During a time when most women had little access to even reading newspapers, Beer was the first woman to edit two newspapers in Victorian England. From an early age, Rachel Sassoon resisted the conventions of her time, refusing “to settle for the sheltered but unchallenging existence of a society matron.” When she married the youngest newspaper owner in England, the immensely wealthy Fredrick Beer, the pair became one of Victorian England’s most influential families. Both the Sassoon and Beer families were like the Rothschilds, wealthy Jewish capitalists. Initially working as a contributor at her husband’s paper, The Observer, Beer quickly became assistant editor. The couple then purchased the Sunday Times, with the intention of installing Rachel as editor. Her first editorial appeared on September 30, 1894. Wishing “to move beyond the domestic sphere and influence [the] public agenda,” Beer wrote extensively about wasteful public spending, the working class’s battle for higher wages, women’s right to vote, foreign affairs, and politics, including the Dreyfus affair. At times, the cast of characters becomes unwieldy. Still, Negev and Koren (Lover of Unreason and In Our Hearts We Were Giants) have done a commendable job of retrieving Rachel Beer’s legacy of remarkable professional contributions and glittering social life. (Mar.)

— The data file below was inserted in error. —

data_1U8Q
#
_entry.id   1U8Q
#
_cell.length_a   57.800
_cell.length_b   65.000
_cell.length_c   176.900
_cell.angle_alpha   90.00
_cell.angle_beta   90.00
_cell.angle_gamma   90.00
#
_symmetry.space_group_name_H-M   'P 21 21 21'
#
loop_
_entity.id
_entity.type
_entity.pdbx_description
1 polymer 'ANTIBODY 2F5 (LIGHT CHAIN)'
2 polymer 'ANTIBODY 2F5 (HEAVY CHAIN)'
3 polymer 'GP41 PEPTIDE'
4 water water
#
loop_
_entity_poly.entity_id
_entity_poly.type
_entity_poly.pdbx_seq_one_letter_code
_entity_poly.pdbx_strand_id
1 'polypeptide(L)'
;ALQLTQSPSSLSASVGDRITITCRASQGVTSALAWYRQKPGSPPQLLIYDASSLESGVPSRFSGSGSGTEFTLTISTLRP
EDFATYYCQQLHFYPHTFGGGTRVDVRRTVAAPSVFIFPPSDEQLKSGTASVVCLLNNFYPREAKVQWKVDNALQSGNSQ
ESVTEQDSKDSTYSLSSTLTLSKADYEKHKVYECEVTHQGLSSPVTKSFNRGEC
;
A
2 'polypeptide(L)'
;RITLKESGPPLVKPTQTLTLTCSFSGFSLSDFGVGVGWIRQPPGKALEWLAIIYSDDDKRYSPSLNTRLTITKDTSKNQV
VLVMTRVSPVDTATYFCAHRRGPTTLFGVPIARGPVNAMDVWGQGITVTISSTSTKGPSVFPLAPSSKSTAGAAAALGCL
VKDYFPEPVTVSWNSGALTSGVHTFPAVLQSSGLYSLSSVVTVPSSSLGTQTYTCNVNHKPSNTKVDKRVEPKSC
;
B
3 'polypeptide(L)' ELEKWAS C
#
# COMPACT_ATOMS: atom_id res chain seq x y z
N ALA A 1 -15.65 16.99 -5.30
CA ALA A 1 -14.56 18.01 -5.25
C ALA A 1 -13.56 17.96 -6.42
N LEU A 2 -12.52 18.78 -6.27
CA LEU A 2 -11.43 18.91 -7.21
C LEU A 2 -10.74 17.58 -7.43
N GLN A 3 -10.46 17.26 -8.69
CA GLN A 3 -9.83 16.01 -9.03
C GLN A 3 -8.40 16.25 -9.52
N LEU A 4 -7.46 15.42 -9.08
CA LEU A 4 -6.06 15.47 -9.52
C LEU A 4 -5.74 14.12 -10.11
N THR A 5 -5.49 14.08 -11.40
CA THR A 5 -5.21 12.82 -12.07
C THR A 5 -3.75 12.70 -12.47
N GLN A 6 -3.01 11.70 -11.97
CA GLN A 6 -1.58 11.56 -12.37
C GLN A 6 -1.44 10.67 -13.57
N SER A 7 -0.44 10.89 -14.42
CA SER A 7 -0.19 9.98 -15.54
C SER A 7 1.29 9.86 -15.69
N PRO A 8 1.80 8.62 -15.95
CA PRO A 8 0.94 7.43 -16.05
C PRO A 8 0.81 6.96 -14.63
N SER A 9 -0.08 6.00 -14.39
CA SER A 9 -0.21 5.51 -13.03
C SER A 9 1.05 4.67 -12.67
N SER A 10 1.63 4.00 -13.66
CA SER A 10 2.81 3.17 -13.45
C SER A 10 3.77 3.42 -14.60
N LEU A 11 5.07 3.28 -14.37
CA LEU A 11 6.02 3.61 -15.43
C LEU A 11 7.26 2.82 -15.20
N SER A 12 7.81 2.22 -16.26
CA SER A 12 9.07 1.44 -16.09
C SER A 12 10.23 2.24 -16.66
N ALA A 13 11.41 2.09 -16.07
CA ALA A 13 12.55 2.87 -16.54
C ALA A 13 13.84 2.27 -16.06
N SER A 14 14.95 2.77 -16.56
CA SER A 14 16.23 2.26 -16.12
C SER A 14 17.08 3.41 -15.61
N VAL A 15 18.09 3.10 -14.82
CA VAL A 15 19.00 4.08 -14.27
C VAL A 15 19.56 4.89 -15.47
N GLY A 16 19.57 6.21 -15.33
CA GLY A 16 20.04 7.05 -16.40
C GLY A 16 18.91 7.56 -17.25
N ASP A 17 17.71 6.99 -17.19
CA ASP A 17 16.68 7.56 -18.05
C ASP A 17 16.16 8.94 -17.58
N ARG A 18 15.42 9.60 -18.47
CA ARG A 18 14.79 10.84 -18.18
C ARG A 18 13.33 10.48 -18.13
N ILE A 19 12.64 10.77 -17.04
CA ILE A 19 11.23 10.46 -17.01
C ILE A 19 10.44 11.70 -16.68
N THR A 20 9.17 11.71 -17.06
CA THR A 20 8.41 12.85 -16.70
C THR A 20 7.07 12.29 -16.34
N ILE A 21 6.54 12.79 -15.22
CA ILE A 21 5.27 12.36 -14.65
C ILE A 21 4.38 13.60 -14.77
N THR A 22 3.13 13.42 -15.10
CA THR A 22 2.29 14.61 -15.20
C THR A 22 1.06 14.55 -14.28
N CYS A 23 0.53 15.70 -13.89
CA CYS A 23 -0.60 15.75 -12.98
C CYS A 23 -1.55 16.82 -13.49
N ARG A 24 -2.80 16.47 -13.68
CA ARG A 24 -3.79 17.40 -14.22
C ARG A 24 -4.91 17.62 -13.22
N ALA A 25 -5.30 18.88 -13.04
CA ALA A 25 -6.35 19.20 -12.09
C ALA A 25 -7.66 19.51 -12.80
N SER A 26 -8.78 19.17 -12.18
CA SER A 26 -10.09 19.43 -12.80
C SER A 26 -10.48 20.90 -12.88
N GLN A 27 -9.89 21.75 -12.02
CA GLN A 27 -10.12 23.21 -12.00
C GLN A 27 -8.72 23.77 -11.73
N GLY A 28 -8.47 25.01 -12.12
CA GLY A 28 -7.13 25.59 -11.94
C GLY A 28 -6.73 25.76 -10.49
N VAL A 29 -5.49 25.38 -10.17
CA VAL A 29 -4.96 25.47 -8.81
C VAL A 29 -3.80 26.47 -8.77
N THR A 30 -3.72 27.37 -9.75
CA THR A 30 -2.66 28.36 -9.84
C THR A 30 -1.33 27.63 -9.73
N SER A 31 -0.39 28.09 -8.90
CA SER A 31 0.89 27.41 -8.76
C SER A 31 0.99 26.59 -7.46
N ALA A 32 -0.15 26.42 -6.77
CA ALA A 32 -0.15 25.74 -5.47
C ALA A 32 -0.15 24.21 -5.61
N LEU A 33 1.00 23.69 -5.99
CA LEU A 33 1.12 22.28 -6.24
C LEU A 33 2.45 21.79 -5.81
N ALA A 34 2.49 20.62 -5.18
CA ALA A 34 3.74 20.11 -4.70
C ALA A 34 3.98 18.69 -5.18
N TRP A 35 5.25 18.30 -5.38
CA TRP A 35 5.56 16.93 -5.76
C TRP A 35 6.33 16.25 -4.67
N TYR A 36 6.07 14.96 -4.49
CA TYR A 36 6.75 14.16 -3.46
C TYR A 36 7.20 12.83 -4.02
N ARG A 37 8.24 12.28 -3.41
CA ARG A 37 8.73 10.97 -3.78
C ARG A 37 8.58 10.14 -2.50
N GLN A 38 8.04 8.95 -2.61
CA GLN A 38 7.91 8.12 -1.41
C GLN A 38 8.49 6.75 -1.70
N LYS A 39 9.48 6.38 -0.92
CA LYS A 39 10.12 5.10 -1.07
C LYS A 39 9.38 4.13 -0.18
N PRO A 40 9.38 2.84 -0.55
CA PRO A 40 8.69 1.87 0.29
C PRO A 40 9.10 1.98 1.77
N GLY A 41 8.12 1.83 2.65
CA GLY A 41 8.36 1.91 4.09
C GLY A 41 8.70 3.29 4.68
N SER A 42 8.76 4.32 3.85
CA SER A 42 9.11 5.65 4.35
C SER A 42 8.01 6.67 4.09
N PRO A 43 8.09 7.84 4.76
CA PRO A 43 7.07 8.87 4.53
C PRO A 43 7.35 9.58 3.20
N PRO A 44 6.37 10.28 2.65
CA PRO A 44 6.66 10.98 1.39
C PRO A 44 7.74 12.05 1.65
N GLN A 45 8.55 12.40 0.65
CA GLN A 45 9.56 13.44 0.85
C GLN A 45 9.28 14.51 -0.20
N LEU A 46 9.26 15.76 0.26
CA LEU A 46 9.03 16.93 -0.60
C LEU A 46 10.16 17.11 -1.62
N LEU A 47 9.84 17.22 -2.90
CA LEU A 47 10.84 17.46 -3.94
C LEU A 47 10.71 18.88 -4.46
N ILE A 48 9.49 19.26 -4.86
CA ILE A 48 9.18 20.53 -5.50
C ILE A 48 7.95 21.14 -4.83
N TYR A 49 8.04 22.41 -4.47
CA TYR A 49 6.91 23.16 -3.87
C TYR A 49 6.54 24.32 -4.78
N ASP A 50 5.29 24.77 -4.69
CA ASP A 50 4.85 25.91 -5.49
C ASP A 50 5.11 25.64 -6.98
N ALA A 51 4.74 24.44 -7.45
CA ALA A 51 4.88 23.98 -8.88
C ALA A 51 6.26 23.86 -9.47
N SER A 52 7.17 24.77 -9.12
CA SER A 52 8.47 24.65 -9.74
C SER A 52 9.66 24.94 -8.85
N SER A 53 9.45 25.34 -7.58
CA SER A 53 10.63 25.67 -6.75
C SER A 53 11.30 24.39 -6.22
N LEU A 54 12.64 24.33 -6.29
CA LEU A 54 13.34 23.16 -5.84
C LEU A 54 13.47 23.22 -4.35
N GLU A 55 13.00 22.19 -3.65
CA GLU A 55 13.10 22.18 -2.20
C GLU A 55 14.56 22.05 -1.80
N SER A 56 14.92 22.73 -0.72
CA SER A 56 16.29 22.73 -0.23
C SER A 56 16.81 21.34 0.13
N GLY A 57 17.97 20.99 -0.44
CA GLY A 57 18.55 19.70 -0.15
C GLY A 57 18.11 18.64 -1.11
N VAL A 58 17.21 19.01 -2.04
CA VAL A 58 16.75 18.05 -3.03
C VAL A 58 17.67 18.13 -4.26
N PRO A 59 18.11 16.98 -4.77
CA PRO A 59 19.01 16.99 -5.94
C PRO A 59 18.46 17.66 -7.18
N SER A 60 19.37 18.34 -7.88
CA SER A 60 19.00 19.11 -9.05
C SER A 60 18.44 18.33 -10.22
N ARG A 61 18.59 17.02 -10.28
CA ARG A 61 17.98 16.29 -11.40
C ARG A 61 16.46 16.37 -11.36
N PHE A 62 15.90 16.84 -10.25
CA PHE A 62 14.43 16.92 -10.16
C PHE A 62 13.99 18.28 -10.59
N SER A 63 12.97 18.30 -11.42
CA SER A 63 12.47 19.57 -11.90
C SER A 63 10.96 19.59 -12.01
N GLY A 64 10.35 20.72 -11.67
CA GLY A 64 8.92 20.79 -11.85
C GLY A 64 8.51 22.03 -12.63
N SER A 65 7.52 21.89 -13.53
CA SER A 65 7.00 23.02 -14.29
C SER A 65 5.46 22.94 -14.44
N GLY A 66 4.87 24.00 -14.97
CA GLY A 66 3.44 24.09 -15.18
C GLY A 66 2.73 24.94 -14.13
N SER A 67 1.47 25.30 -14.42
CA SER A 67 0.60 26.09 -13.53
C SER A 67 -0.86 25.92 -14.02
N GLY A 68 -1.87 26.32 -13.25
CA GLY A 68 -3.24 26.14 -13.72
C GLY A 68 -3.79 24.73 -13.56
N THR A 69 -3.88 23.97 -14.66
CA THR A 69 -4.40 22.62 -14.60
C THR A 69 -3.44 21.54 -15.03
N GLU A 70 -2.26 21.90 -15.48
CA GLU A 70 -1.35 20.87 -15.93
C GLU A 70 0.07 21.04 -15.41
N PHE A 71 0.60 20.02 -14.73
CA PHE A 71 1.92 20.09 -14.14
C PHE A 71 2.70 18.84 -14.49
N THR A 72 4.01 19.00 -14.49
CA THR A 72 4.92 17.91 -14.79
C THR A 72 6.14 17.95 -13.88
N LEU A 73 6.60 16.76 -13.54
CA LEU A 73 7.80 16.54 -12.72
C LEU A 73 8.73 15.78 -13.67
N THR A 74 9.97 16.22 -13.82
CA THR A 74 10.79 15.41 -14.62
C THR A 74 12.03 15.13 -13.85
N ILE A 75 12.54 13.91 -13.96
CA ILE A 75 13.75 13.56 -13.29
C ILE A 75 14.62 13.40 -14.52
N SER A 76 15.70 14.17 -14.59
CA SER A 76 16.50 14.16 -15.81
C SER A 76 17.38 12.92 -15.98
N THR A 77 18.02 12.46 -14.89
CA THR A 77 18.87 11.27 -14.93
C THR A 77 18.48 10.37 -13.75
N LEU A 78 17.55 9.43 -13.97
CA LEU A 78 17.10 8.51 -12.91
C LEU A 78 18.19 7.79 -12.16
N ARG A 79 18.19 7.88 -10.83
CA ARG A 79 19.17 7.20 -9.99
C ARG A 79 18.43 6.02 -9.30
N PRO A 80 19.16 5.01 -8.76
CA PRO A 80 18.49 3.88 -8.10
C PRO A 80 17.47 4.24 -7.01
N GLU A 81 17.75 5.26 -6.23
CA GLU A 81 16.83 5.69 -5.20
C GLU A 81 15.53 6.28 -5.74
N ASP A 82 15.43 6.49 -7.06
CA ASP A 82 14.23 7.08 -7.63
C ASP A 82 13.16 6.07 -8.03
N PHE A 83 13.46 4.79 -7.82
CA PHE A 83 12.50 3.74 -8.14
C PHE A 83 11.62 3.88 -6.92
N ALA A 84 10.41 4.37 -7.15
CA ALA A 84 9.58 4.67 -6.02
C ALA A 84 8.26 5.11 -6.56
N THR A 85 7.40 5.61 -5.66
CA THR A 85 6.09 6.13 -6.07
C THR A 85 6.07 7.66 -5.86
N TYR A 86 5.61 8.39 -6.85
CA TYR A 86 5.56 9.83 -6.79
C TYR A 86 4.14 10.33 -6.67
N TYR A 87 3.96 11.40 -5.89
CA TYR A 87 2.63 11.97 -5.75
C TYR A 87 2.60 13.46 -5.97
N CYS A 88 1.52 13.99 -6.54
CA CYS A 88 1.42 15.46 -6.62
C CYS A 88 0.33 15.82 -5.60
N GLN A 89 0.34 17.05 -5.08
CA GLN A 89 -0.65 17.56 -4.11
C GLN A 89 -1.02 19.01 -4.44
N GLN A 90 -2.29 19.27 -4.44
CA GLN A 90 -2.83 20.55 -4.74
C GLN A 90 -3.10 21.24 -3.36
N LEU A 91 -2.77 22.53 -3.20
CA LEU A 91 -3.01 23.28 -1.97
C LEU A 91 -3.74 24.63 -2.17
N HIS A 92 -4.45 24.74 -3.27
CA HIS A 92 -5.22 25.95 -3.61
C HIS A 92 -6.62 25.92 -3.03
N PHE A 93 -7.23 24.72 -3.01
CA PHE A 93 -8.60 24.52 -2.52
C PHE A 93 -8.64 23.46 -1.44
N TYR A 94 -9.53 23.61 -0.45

Reviewed on: 10/24/2011 Release date: 02/28/2012 Genre: Nonfiction
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